Jaws is a 1975 American horror/thriller film directed by Steven Spielberg and based on Peter Benchley’s novel of the same name. The prototypical summer blockbuster, its release is regarded as a watershed moment in motion picture history. In the story, a giant man-eating great white shark attacks beach-goers on Amity Island, a fictional summer resort town, prompting the local police chief to hunt it with the help of a marine biologist and a professional shark hunter. The film stars Roy Scheider as police chief Martin Brody, Richard Dreyfuss as oceanographer Matt Hooper, Robert Shaw as shark hunter Quint, Murray Hamilton as the mayor of Amity Island, and Lorraine Gary as Brody’s wife, Ellen. The screenplay is credited to both Benchley, who wrote the first drafts, and actor-writer Carl Gottlieb, who rewrote the script during principal photography.

Shot mostly on location on Martha’s Vineyard, Massachusetts, the film had a troubled production, going over budget and past schedule. As the art department’s mechanical sharks suffered many malfunctions, Spielberg decided to mostly suggest the animal’s presence, employing an ominous, minimalistic theme created by composer John Williams to indicate the shark’s impending appearances. Spielberg and others have compared this suggestive approach to that of classic thriller director Alfred Hitchcock. Universal Pictures gave the film what was then an exceptionally wide release for a major studio picture, over 450 screens, accompanied by an extensive marketing campaign with a heavy emphasis on television spots and tie-in merchandise.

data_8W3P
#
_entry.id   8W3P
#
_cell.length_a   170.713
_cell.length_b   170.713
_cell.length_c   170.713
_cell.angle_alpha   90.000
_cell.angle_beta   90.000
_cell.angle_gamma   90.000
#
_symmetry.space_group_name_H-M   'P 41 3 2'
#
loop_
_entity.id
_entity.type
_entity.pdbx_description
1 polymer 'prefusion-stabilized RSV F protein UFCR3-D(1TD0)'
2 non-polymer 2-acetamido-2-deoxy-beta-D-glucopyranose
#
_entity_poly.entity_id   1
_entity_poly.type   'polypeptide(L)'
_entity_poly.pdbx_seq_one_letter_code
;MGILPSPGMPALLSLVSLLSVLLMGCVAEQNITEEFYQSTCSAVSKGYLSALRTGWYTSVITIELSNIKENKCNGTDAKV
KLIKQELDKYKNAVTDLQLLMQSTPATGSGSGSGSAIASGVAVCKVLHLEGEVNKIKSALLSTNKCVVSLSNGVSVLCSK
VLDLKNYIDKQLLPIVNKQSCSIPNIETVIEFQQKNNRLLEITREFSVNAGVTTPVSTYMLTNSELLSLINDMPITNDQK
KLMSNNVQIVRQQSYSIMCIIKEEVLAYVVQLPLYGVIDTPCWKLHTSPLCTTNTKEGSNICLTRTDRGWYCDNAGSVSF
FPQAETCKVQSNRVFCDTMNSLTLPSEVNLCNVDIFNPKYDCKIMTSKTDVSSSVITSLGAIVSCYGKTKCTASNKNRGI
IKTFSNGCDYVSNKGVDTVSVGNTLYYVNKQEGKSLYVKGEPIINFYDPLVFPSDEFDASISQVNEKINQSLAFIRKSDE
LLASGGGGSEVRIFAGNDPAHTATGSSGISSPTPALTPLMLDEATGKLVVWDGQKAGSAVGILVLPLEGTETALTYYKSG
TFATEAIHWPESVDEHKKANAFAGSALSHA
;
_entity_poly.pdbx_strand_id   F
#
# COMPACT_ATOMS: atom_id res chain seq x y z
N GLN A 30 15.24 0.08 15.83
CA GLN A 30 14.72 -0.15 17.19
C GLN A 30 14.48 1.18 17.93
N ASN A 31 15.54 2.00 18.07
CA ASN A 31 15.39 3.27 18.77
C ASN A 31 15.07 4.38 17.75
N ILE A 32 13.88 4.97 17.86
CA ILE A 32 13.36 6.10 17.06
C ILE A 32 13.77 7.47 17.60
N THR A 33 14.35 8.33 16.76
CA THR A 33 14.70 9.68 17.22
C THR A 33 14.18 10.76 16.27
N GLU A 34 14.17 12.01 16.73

Generally well received by critics, Jaws became the highest-grossing film in history at the time. It won several awards for its soundtrack and editing, and it is often cited as one of the greatest films of all time. Along with 1977’s Star Wars, Jaws was pivotal in establishing the modern Hollywood business model, which revolves around blockbuster action and adventure pictures with simple “high-concept” premises that are released during the summer in thousands of theaters and supported by heavy advertising. It was followed by three sequels, none with the participation of Spielberg or Benchley, and many imitative thrillers. In 2001, Jaws was selected by the Library of Congress for preservation in the United States National Film Registry, being deemed “culturally, historically, or aesthetically significant”.

John P. Hess

Course Instructor

What can be said about John P. Hess that hasn't already been said about a half-eaten bologna sandwich? Born on a tropical island somewhere in the South Pacific, John came to filmmaking when he connected two VCRs together for a 4th grade homework assignment and discovered linear editing. Unfortunately his patent application was denied as linear editing had been discovered and perfected 25 years prior. Undeterred, John continued playing with digital polygons all through high school until he discovered he could cast girls in his silly movie parodies. At University, John studied business administration and marketing which led to a three year stint as an advertising executive under the alias name Don Draper until his cover was blown by Pete Campbell. Determined to make it on his own, John became a commercial producer. Through a long deceased social network, John met Dennis Hartwig who was crowdsourcing the world's smallest death ray for ants. The death ray concept fell through so John and Dennis started Filmmaker IQ instead. After $insert#years$, Filmmaker IQ is one of the most well respected filmmaking resources in the Galactic Empire, visited by thousands of Zeta Reticulians and spambots every standard revolution. During his spare time, which is rare, John enjoys playing the trumpet, reading Supreme Court filings and mispronouncing French words.
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